Even before the pandemic, telemedicine was changing the way hospitals and doctors delivered care, allowing them to utilize technology to deliver better options for patients. What COVID-19 and the ensuing Great Resignation have unveiled is how telemedicine can also deliver new and maybe even better employment options for physicians. By offering more manageable schedules, allowing providers to see patients on their timeline, and offering avenues for financial gain, doctors, once again, can begin to feel more productive, focused, and valued. At VirtualMed Staff, we always welcome experienced and qualified physicians to apply to join our team. If you are looking to make an impact on your patients, your career, and the future of healthcare, find out more.

The Importance of Self-Care Part 2: Preventing Burnout

If you’re like me and often accommodate stressful situations because of an overload of work, family and social commitments, read on!

Burnout can be sneaky, as it creeps up on people over time. The causes can be different for each individual. Just like some end up burnt out from stress at work, for others, it’s from things like the emotional toll it takes from managing difficult personal relationships.

A few of the symptoms associated with burnout include:

  • Fatigue
  • Excessive stress
  • Sadness and irritability

So in this blog, I’ll share some self-care tips for dealing with burnout or to prevent getting there.

It’s important to note that some of the symptoms associated with burnout are similar to those of serious mental health conditions. So make sure to reach out to your healthcare provider to rule out depression or other disorders if you’re noticing that something feels off.

Healthy Solutions Don’t Have to be Difficult

If you’re experiencing burnout, you might be tempted to turn to ‘comforting’ vices…because when difficulties don’t give us a break, going all out with the chocolate cake, bag of chips or a bottle of wine appear to give us relief from the hassles of daily life. However, we all know that it’s a slippery slope with these unhealthy coping mechanisms leading to more stressful situations (weight gain, poor sleep and digestion, unhealthy liver, depression, etc.) And I’m so done with people telling me all the things I’m NOT doing correctly and why I may not be achieving my goals. So how about starting with one simple habit with intent and focus on cultivating it? Studies have shown that repeating something for 21 days is the average time it takes to make new changes stick. For example, walking for 30 minutes will not only lift your mood but keep you away from the refrigerator. If you’re feeling stressed and need instant comfort, try a brisk walk around the neighborhood – and bring a friend as studies have shown that habits stick better when you’re surrounded by a supportive community. One good habit will lead to another as you build momentum and positivity around the changes in your life. And stay away from the naysayers!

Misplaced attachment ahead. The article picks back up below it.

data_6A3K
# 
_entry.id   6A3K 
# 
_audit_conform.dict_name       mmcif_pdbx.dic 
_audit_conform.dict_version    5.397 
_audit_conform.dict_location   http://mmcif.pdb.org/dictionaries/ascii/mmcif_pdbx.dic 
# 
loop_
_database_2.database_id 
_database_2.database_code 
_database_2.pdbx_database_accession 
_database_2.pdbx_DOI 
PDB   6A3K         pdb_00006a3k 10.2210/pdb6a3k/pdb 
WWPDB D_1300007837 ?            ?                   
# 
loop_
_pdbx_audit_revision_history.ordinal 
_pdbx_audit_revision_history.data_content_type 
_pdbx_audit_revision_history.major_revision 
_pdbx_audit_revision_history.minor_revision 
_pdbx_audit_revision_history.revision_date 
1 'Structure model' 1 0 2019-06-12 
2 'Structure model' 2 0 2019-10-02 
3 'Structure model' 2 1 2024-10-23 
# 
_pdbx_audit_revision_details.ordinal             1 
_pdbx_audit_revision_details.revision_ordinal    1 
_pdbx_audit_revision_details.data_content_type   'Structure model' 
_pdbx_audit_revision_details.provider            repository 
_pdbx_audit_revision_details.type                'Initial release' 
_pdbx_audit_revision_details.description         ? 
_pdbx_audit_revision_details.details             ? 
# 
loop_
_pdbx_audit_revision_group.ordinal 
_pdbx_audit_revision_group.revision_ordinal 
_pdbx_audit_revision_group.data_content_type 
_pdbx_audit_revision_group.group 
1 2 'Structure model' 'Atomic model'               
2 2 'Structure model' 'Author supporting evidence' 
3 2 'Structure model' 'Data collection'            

How are Your Boundaries Holding Up?

Preventing burnout, no matter the cause, all starts with establishing healthy boundaries. It’s important to get to know your limits and your needs… and once you’ve figured those things out, you have to learn how to effectively communicate and enforce them with others.

As with most of the work that surrounds personal growth, establishing boundaries and doing the work to enforce them can be uncomfortable. Here’s a simple boundary I established with my dogs – they are always conniving to get me in the kitchen to give them one more treat before bed. So, I put the virtual ‘kitchen is closed’ sign up after 9PM – no ifs, ands or buts!

Here’s a short video that describes setting boundaries in the workplace. They can also apply to the home (like point #2: never saying no – that sounds like my life).

BOUNDARIES IN THE WORKPLACE || EASY HEALTHY BOUNDARIES AT WORK – YouTube

Tap Your Way to a Stress-Free Life

Emotional Freedom Technique (EFT), developed by Gary Craig, is sometimes just referred to as “tapping.” It’s a simple, accessible tool that many people report to be incredibly helpful for stress reduction.

EFT utilizes points along the body that are known as Meridian points. According to Traditional Chinese Medicine, Meridians are channels through which energy (qi) flow – like a network of energy pathways connecting to every cell, organ and tissue in your body. Meridian points are often used in acupuncture, but with tapping, there are no needles involved… or expensive bills!

You can use this technique from the comfort of your home, and while there are paid training sessions that you can do, there are also many free tutorials and materials that allow people to learn the basics on a budget.

Studies have shown the correlation between EFT exercises and significant reductions in anxiety, depression, and other issues. And while it’s hard to fathom that something as simple as tapping specific points along the body could have a major impact, there’s a reason why it’s gained so much traction and popularity.

This video shows how quick and simple it can be:

How to Tap – with Nick Ortner of The Tapping Solution – YouTube

In the comments section, you’ll see many people discussing how tapping has helped them!

In future blogs, I will cover some other modalities that you may want to consider in your healing/wellness/vitality journey.